- Capillary sampling for blood gas analysis
Capillary blood gas (CBG) samples may be used in place of
samples from arterial punctures or indwelling arterial catheters to
estimate acid-base balance (pH) and adequacy of ventilation (PaCO2).
Capillary PO2 measurements are of little value in estimating arterial
A puncture or small incision is made with a lancet or similar
device into the cutaneous layer of the skin at a highly vascularized area
(heel, finger, toe). (The lancet may be used freehand or as part of a device that limits puncture depth.) To accelerate blood flow and reduce the difference
between the arterial and venous gas pressures, the area is warmed prior to
the puncture. As the blood flows freely from the puncture site, the sample
is collected in a heparinized glass capillary tube.
Capillary sampling may be performed by trained health care personnel in
- Acute care hospitals,
- Physician offices,
- Extended care facilities,
Capillary blood gas sampling is indicated when
- Arterial blood gas analysis is indicated but arterial access is not available.
- Noninvasive monitor readings are abnormal: transcutaneous values, end-tidal CO2, pulse oximetry.
- Assessment of initiation, administration, or change in therapeutic modalities (i.e., mechanical ventilation) is indicated.
- A change in patient status is detected by history or physical assessment.
- Monitoring the severity and progression of a documented disease process is desirable.
A. Capillary punctures should not be performed
- at or through the following sites;
- posterior curvature of the heel, as the device may puncture the bone;
- the heel of a patient who has begun walking and has callus development;
- the fingers of neonates (to avoid nerve damage);
- previous puncture sites;
- inflamed, swollen, or edematous tissues;
- cyanotic or poorly perfused tissues;
- localized areas of infection;
- peripheral arteries.
- on patients less than 24 hours old, due to poor peripheral perfusion;
- when there is need for direct analysis of oxygenation;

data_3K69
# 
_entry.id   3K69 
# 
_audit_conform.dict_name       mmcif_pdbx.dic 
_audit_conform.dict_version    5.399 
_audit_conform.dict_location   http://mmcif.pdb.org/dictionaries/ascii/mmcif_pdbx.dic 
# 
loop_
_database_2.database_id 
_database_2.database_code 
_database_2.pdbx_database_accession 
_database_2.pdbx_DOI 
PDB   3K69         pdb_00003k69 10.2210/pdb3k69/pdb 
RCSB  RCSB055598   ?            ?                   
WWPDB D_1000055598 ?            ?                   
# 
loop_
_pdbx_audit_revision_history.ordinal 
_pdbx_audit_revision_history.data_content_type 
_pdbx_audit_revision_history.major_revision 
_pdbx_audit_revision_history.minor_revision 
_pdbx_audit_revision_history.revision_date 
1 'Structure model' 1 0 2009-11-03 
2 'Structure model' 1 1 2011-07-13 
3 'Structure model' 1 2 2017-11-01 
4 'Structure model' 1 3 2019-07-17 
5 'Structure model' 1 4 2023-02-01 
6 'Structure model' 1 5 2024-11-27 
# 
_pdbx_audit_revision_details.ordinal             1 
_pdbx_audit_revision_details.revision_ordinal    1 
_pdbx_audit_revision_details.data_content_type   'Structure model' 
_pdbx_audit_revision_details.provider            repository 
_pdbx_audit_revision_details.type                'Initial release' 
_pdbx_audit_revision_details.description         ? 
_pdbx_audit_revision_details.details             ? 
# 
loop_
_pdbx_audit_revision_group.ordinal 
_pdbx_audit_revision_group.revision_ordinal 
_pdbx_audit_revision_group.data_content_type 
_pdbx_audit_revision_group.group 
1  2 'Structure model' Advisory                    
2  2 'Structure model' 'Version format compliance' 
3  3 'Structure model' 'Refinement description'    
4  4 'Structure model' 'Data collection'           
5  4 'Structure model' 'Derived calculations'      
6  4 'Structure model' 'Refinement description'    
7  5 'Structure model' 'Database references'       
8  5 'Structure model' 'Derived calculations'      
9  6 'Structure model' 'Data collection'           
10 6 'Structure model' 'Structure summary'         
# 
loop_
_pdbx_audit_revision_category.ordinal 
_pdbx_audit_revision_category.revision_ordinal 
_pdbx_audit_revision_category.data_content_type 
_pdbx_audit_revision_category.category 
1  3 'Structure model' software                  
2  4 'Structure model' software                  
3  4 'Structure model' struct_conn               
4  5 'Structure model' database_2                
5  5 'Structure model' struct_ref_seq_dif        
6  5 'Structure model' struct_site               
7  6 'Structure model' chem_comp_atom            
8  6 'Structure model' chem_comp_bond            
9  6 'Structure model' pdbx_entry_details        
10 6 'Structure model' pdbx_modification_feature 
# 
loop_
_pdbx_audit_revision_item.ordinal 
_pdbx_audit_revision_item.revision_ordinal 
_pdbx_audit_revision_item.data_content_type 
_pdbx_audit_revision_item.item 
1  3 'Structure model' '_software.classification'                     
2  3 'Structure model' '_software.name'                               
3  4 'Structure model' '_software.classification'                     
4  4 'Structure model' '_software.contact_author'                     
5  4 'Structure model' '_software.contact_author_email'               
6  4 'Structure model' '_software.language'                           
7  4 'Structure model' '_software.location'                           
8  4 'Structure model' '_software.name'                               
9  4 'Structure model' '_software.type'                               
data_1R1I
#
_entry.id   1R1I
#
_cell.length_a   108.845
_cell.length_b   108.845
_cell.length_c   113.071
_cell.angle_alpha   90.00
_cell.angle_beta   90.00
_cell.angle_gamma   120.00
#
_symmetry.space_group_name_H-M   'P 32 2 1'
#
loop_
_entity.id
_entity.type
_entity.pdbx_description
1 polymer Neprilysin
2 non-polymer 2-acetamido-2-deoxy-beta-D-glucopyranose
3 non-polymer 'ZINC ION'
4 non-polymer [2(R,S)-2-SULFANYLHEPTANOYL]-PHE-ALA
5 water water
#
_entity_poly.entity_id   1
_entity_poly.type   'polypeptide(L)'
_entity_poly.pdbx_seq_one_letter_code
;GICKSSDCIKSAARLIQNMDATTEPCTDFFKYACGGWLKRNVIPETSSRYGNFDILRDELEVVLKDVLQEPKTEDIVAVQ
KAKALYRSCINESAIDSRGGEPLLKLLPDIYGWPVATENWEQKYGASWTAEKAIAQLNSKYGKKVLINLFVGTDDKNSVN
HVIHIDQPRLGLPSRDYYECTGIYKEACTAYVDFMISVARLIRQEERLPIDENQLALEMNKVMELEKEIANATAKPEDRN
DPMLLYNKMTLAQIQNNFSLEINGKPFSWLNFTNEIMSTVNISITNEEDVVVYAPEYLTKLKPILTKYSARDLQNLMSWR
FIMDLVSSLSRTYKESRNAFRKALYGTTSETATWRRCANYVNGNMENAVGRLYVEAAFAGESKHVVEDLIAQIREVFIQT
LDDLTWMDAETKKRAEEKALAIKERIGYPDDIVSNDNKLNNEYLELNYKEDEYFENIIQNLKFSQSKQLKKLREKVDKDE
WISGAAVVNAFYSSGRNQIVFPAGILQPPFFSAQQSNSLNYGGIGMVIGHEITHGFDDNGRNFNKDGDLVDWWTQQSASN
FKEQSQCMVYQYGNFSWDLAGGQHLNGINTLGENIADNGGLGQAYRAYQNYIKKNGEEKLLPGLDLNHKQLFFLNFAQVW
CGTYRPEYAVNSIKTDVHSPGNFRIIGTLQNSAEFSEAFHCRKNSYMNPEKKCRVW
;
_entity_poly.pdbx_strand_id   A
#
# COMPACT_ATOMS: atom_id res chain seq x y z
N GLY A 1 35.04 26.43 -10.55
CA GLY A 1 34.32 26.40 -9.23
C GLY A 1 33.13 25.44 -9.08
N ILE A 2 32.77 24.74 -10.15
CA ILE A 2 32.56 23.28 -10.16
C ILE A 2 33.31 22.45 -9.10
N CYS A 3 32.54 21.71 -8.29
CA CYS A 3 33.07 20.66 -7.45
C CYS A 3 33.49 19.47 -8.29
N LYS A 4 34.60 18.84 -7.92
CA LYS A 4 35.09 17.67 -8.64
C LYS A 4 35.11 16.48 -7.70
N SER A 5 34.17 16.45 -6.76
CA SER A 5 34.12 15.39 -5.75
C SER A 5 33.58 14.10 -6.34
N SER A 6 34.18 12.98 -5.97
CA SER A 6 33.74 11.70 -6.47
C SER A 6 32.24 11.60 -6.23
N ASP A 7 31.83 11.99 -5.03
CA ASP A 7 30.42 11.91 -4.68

- when there is need for direct analysis of arterial blood;
B. Relative contraindications include
- peripheral vasoconstriction;
- polycythemia (due to shorter clotting times);
- hypotension may be a relative contraindication.
- Introduction of contagion at sampling site and consequent infection in patient, including calcaneus osteomyelitis and cellulitis
- Inadvertent puncture or incision and consequent infection in sampler
D. Bone calcification
E. Nerve damage
H. Puncture of posterior medial aspect of heel may result in
tibial artery laceration
K. Inappropriate patient management may result from reliance on capillary
7. LIMITATIONS OF METHOD/ VALIDATION OF RESULTS:
- Inadequate warming of the site prior to a puncture may result in capillary values that correlate poorly with arterial pH and PCO2 values.
- Undue squeezing of the puncture site may result in venous and lymphatic contamination of the sample.
- A second puncture may be needed to obtain an adequate amount of blood for analysis.
- Variability in capillary PO2 values precludes using these samples for assessing oxygenation status.
B. Validation of results
- Sample must be anticoagulated and obtained anaerobically with capillary tube filled completely and air bubbles expelled immediately.
- Sample should be immediately chilled or analyzed within 10-15 minutes if left at room temperature.
- A respiratory assessment of the patient should be documented in the medical record at the time a capillary sample is performed